Steamboat Springs Seasonal resort workers in the region now have a new option in the struggle to get and retain minimum health benefits.
The Human Resources Cooperative has arranged with a private insurance provider to offer a "mini-med" plan for employees of local businesses. It will allow participants to go to the doctor's office and get a throat culture at no charge, and it will lower the cost of prescriptions among other things.
The mini-med plan won't provide all of the health insurance coverage an individual would have in an ideal situation. And it may not be right for everyone, Kathy Coates said. But many seasonal workers who have struggled to keep health insurance in place while transitioning from their winter to summer jobs, now have an alternative.
"It's for a slice of people," Coates said. "It allows someone who doesn't (otherwise) have any health insurance to go to the doctor and get asthma medication," for example.
Coates is the membership director of the Steamboat Springs Chamber Resort Association. Employers don't need to be Chamber members to get the benefit for their employees. Individuals must get initial coverage through an employer, but they may retain the coverage when they leave their job.
She said the mini-med plan grew out of a discussion that took place at the Economic Summit in the spring of 2000, when people in the field of human resources came together to form the cooperative.
"They surveyed seasonal employees and they decided the most critical issue in terms of stabilizing the season workplace was to be able to offer health insurance to those individuals," Coates said.
The initial intent was to achieve a plan that was similar to that offered by the Steamboat Ski & Resort Corp. allowing winter employees to hang onto benefits over the summer until they returned to their jobs in late fall.
After investigating the challenge further, the cooperative determined that kind of plan wasn't really what small employers in the area desired.
Alternatively, the cooperative turned to Ed Pittaway of the Community Benefits Group of Colorado. Community Benefits, based in Englewood, has been a Chamber member since 1996, Coates said.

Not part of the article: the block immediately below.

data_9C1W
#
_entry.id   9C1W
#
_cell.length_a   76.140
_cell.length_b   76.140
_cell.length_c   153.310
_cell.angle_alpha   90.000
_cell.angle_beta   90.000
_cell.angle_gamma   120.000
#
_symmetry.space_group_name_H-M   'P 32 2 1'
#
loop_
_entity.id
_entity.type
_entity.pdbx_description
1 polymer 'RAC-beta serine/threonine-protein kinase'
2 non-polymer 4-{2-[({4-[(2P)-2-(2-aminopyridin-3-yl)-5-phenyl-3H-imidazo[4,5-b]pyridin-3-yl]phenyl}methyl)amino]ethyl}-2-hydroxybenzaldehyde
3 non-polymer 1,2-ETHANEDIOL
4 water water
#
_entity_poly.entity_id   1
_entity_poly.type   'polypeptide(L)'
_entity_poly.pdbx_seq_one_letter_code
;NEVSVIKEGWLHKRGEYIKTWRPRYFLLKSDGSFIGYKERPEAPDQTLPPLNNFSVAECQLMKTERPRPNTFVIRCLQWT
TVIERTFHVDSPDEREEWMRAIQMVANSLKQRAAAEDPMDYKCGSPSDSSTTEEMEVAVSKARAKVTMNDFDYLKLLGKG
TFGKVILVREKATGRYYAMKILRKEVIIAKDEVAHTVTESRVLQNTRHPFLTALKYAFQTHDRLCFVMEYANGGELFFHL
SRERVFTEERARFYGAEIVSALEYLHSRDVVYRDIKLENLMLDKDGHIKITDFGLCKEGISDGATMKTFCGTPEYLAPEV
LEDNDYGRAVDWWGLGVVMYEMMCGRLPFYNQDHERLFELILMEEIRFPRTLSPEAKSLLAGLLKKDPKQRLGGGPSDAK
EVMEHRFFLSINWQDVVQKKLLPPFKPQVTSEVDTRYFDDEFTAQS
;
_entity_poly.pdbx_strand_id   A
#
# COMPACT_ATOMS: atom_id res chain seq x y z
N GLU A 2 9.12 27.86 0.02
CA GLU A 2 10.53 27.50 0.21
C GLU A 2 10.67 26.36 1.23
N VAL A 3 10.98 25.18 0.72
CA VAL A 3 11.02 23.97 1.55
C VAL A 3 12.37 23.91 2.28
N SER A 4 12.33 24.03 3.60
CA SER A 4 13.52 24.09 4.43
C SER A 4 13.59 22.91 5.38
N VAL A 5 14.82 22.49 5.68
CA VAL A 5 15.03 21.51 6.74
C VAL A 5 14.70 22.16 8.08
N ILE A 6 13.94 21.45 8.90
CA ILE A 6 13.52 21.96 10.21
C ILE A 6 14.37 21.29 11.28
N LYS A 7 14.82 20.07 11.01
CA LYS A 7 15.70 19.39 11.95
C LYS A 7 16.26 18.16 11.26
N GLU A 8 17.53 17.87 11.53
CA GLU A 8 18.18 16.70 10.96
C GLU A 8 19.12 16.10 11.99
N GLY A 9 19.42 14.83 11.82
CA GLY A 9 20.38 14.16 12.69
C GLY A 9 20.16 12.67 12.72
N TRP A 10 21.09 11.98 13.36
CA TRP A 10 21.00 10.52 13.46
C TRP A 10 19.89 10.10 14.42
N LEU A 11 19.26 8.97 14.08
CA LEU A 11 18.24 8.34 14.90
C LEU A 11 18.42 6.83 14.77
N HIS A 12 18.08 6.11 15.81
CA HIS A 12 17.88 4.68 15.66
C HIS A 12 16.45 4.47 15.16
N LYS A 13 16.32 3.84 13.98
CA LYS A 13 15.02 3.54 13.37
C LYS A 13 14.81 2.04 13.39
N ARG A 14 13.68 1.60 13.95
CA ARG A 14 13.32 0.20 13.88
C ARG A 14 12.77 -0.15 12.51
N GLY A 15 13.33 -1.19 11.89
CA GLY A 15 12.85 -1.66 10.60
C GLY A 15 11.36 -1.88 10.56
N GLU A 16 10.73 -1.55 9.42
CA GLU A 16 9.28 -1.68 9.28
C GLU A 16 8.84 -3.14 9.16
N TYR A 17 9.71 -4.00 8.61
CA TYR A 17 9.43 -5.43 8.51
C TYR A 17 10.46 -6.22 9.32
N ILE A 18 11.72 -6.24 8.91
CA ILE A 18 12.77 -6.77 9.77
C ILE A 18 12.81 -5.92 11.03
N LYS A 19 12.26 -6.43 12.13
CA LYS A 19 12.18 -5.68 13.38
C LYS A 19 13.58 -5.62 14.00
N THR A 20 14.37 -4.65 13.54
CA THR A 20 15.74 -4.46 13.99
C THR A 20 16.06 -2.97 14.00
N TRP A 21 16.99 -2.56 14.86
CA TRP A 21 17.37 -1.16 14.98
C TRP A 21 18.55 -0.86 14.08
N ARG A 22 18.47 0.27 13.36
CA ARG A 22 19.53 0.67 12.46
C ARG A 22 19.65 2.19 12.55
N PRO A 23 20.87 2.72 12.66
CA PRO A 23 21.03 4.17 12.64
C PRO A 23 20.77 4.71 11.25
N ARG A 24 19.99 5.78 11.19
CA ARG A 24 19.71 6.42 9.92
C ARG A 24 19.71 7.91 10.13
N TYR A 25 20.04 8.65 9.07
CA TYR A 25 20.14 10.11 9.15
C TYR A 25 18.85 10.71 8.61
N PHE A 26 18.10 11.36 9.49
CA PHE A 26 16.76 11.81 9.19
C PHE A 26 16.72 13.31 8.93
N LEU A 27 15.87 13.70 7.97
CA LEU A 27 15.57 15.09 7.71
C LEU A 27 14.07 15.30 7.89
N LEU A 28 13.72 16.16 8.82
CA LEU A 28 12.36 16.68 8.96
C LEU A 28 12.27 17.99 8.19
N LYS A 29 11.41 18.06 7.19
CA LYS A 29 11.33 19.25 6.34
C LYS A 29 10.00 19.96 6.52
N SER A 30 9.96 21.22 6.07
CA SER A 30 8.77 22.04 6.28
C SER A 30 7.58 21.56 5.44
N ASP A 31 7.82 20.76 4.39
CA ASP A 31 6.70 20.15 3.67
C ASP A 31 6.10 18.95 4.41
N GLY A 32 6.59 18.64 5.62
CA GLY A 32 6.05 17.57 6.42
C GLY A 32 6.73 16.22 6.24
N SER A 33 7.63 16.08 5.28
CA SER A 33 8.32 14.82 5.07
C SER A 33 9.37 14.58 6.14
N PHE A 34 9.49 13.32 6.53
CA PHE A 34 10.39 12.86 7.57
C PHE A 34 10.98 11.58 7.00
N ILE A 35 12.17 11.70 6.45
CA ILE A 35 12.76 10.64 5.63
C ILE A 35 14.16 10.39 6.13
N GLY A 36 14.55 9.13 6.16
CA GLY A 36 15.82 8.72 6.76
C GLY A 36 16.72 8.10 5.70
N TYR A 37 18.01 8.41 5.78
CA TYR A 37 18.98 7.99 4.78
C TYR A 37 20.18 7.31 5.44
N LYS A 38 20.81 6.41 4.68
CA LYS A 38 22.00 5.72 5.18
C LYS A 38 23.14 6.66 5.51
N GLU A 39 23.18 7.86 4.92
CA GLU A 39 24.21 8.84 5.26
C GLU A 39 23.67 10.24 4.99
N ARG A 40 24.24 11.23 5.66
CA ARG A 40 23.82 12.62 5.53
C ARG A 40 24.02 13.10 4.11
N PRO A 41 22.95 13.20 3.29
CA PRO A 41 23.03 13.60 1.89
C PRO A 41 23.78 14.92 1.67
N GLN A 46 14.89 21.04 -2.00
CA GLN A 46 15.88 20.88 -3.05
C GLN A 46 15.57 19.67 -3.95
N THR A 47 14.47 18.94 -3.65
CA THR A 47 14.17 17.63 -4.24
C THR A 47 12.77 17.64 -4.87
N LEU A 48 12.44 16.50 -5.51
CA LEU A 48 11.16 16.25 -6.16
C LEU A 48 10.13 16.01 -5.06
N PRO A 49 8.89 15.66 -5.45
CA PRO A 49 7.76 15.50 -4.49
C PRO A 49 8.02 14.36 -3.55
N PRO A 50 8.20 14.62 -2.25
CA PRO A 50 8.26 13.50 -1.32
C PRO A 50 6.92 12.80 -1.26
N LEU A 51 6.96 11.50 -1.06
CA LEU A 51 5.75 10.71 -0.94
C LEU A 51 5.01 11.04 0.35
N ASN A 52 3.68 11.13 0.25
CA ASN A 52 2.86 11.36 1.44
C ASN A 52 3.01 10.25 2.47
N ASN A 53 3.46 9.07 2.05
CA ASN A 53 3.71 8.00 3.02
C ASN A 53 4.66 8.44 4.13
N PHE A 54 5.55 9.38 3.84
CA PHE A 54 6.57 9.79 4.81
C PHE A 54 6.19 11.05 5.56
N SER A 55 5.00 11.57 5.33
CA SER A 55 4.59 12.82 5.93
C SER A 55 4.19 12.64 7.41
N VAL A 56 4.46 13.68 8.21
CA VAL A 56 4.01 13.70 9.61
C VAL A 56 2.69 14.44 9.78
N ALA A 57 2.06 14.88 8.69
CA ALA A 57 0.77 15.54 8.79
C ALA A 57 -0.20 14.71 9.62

The cooperative asked him to search for an insurance product that would allow seasonal workers to arrange health coverage through their employers, but retain those benefits even if they quit their jobs and moved on.
Colorado insurance law and regulations made it a challenge, Coates said.
But working with a third party, Pittaway was able to put together the mini-med plan with three levels of coverage. It is not an off-the-shelf plan that can be arranged anywhere else, Coates said.
Employee groups with less than two "lives" are not eligible for the plan.
Employer groups with less than 51 members can select from among three plans, employer groups with 51 to 250 members may choose from two programs, and groups with more than 250 insured may offer three plans.
The plan does not meet all the needs of people needing catastrophic health care or major surgeries -- it covers 100 percent of surgical services within limits of $1,000 to $2,000 per event. That means it would only make a small dent in the cost of knee surgery for example.
But Coates said the mini-med in combination with a full health policy carrying a relatively high deductible, might offer individuals lower premiums than a policy with lower deductibles Cotes said.
"The mini-med might cover a portion of the deductible of the other plan," Coates said.
People who will enjoy the most benefit from the mini-med include those who must regularly fill prescriptions because of an ongoing medical condition, Coates said. The plan offers a $5 generic drug co-payment.
The mini-med also offers the potential to help the entire community in terms of preventative medicine, Coates said.
"We're looking to take some of the pressure off unpaid visits to the hospital," she said.
The theory is that if all disincentives for going to the doctor are removed, more people will go to the doctor to have a sore throat checked out, and fewer low-income household members will show up at the emergency room three weeks later with a case of pneumonia.
The monthly cost of the mini-med will vary from individual to individual, but no one will be excluded because of pre-existing conditions, Coates said.
Her hope is that monthly premiums will all be under $200. And some people will play as little as $150 a month for the mini-med coverage.
Interested employers may contact Pittaway at 1-800-838-0070.